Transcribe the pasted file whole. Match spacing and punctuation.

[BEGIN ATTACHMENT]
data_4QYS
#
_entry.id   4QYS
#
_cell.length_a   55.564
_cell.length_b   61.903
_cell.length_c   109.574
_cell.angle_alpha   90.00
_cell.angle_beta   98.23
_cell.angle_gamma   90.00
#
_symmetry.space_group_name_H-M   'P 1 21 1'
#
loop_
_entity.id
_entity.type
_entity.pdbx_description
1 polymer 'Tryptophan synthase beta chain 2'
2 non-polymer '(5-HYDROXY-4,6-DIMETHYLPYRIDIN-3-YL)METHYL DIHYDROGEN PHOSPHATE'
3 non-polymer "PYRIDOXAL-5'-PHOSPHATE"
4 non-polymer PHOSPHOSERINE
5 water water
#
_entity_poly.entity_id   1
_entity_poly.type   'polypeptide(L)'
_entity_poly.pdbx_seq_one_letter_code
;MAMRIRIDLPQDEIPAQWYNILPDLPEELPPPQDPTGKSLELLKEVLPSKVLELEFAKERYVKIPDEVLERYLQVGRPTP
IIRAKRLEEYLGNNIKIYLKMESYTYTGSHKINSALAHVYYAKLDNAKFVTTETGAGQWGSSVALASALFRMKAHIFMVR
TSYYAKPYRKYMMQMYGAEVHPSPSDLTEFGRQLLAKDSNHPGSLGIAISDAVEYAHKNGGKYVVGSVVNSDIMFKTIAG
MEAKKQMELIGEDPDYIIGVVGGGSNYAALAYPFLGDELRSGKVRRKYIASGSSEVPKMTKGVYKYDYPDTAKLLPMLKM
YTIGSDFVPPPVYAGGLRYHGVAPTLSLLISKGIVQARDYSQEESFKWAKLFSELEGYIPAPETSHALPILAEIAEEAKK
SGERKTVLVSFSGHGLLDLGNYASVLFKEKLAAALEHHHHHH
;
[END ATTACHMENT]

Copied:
data_4QYS
#
_entry.id   4QYS
#
_cell.length_a   55.564
_cell.length_b   61.903
_cell.length_c   109.574
_cell.angle_alpha   90.00
_cell.angle_beta   98.23
_cell.angle_gamma   90.00
#
_symmetry.space_group_name_H-M   'P 1 21 1'
#
loop_
_entity.id
_entity.type
_entity.pdbx_description
1 polymer 'Tryptophan synthase beta chain 2'
2 non-polymer '(5-HYDROXY-4,6-DIMETHYLPYRIDIN-3-YL)METHYL DIHYDROGEN PHOSPHATE'
3 non-polymer "PYRIDOXAL-5'-PHOSPHATE"
4 non-polymer PHOSPHOSERINE
5 water water
#
_entity_poly.entity_id   1
_entity_poly.type   'polypeptide(L)'
_entity_poly.pdbx_seq_one_letter_code
;MAMRIRIDLPQDEIPAQWYNILPDLPEELPPPQDPTGKSLELLKEVLPSKVLELEFAKERYVKIPDEVLERYLQVGRPTP
IIRAKRLEEYLGNNIKIYLKMESYTYTGSHKINSALAHVYYAKLDNAKFVTTETGAGQWGSSVALASALFRMKAHIFMVR
TSYYAKPYRKYMMQMYGAEVHPSPSDLTEFGRQLLAKDSNHPGSLGIAISDAVEYAHKNGGKYVVGSVVNSDIMFKTIAG
MEAKKQMELIGEDPDYIIGVVGGGSNYAALAYPFLGDELRSGKVRRKYIASGSSEVPKMTKGVYKYDYPDTAKLLPMLKM
YTIGSDFVPPPVYAGGLRYHGVAPTLSLLISKGIVQARDYSQEESFKWAKLFSELEGYIPAPETSHALPILAEIAEEAKK
SGERKTVLVSFSGHGLLDLGNYASVLFKEKLAAALEHHHHHH
;